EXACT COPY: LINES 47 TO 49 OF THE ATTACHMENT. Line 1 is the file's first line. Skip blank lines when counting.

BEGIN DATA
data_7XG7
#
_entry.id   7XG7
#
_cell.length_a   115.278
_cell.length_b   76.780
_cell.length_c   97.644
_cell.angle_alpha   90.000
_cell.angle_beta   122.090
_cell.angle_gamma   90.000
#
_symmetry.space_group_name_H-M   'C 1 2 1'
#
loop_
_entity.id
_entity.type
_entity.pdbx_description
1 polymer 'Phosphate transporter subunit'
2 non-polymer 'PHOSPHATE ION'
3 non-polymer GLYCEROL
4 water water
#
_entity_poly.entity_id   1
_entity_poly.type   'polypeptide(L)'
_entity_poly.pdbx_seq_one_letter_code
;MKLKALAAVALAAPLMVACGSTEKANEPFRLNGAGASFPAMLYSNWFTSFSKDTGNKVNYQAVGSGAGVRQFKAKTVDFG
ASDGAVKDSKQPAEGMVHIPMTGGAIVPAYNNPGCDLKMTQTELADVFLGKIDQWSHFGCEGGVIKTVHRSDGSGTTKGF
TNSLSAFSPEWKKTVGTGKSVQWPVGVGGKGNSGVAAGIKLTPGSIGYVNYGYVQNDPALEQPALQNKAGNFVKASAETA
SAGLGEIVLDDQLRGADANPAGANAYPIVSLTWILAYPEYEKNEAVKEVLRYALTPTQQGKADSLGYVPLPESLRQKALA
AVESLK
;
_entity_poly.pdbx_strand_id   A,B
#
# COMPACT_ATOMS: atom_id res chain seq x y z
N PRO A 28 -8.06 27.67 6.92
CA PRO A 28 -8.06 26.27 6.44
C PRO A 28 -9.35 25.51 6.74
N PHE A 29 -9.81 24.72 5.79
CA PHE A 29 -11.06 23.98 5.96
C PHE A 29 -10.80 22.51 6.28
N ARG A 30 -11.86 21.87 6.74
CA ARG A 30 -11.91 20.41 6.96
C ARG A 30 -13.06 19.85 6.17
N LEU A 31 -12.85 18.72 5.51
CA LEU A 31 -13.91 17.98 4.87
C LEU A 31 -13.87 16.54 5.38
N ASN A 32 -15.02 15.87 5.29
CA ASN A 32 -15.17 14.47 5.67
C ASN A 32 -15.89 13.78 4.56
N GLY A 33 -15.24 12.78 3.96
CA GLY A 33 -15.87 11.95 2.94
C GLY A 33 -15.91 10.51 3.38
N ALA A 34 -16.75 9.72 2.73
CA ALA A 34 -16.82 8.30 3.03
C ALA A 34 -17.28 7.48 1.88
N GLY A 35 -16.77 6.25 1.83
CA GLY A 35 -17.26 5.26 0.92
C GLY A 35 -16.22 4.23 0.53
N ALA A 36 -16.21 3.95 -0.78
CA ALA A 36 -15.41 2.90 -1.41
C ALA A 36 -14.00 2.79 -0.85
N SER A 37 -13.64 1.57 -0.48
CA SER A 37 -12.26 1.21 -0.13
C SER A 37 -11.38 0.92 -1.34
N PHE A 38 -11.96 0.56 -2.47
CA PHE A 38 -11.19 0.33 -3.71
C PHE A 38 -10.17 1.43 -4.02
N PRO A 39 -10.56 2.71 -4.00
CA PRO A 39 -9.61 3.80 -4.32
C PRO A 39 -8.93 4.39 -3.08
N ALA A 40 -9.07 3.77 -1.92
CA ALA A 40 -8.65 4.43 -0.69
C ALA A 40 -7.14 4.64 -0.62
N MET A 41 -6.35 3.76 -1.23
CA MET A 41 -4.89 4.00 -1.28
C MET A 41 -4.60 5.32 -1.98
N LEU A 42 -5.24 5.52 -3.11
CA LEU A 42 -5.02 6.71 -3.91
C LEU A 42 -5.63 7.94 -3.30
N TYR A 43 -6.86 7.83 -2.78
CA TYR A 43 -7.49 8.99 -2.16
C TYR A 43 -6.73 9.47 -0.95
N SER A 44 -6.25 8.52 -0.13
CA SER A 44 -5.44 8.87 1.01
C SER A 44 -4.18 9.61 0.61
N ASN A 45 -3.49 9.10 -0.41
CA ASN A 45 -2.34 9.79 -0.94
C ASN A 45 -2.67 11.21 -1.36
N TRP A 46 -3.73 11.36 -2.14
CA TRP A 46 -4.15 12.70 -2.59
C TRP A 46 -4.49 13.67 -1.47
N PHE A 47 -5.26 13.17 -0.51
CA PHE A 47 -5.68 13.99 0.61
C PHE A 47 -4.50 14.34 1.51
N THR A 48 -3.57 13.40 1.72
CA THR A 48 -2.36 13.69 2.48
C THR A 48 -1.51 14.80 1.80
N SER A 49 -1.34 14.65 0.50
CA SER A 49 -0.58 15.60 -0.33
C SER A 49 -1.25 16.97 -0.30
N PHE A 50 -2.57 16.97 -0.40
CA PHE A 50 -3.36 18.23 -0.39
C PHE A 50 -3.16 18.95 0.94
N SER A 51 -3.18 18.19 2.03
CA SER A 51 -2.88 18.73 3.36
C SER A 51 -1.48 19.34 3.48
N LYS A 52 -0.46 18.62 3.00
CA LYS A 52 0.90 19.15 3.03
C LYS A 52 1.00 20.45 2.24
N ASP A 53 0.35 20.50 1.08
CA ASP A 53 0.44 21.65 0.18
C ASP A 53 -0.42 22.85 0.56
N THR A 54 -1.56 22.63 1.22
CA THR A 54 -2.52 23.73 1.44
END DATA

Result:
N ASN A 32 -15.02 15.87 5.29
CA ASN A 32 -15.17 14.47 5.67
C ASN A 32 -15.89 13.78 4.56